PMO bans dropping off students at pedestrian gate near Kubasaki
Stars and Stripes October 29, 2004
CAMP FOSTER, Okinawa — In an effort to prevent the unforeseeable, the Provost Marshal Office here is cracking down on parents it says are illegally dropping their kids off at school.
Some parents have been creating a major safety hazard by dropping their children off at the pedestrian gate on Highway 330 near Kubasaki High School, said Capt. Bernard Hess, PMO operations officer.
“It’s an accident waiting to happen,” he said.
On school days, the gate is opened from 6 to 7:30 a.m. and again from 1 to 2:30 p.m. for students who walk to classes, Hess said.
The drop-off spot is on a curve, with only about 164 feet of visibility, according to Hess. Most cars don’t pull all the way off the road, creating a dangerous possibility of an accident, as the area is highly congested in the morning, Hess said. Vehicles pulling back into traffic, where the speed limit is 31 mph, creates a second danger, he said.
A call from a concerned motorist first alerted the Provost Marshal Office to the problem about a month ago. A two-day survey, Hess said, disclosed that an average of almost 40 cars dropped kids off in the morning and 32 picked them up in the afternoon. While studying the site, MPs witnessed several “close calls,” he said.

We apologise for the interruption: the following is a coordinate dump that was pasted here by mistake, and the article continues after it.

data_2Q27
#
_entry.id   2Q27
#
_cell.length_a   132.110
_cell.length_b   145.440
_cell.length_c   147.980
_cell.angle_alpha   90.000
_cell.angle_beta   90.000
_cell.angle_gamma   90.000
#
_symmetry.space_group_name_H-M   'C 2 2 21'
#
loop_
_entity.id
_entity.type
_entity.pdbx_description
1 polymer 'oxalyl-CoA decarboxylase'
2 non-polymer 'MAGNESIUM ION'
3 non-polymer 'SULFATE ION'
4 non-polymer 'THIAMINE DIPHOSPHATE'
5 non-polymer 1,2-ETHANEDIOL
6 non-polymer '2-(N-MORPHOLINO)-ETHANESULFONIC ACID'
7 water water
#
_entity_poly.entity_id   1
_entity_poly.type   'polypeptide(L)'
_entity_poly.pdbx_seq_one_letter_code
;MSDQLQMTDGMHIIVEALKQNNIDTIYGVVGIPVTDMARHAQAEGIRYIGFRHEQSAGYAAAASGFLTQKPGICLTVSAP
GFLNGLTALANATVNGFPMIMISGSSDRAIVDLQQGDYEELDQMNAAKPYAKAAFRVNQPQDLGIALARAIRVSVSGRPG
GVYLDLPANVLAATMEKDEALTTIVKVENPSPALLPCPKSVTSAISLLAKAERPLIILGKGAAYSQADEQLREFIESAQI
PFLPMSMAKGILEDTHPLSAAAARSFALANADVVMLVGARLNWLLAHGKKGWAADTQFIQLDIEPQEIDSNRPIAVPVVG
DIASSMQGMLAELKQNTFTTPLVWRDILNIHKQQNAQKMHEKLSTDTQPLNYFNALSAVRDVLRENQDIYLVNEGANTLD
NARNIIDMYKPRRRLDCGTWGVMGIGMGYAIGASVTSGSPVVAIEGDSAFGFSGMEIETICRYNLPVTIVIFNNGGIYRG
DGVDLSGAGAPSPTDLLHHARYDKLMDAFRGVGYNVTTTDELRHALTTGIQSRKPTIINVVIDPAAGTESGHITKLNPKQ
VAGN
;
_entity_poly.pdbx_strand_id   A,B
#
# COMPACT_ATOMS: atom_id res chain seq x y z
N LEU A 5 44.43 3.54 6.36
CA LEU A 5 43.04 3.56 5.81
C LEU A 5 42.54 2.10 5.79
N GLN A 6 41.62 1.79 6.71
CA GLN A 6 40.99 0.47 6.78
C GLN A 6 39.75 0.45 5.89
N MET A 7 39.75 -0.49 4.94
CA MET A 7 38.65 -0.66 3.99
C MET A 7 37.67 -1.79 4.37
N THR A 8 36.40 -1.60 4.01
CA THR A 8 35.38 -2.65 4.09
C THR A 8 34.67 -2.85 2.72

To make the area safer for students and motorists, the office has placed a military policeman there almost daily since the survey. Parents pulling over to drop off children are being informed by MPs that the area is a marked no parking-stopping zone, making such drop-offs illegal. The high school has sent out a newsletter explaining the danger to parents, Hess said, and the Provost Marshal Office has addressed the issue at town-hall meetings.
Now that the policy has been publicized, he said, the Provost Marshal Office is beginning to ticket motorists still using the area to drop off and pick up students. MPs won’t cite drivers on the spot because of the risk of causing an accident, he said, but they will write down the license plate number and mail a ticket to the registered owner, who then must appear in traffic court. An average of three to four tickets are being handed out each day, he said.
The first ticket is a warning, the provost marshal official said, but three points against a driver’s license can be assessed for the second citation and five points for the third. A fourth ticket will bring an automatic 30-day suspension; a fifth will leave the driver without a license for 90 days.
Hess said he understands why parents stop along the busy road: The only other option is to enter through one of the three gates into that side of Camp Foster and drive through congested school zones and housing areas. He recommends that parents who lack the time to drive into the camp should pull into the base exchange gate and let students walk from there down to the pedestrian gate.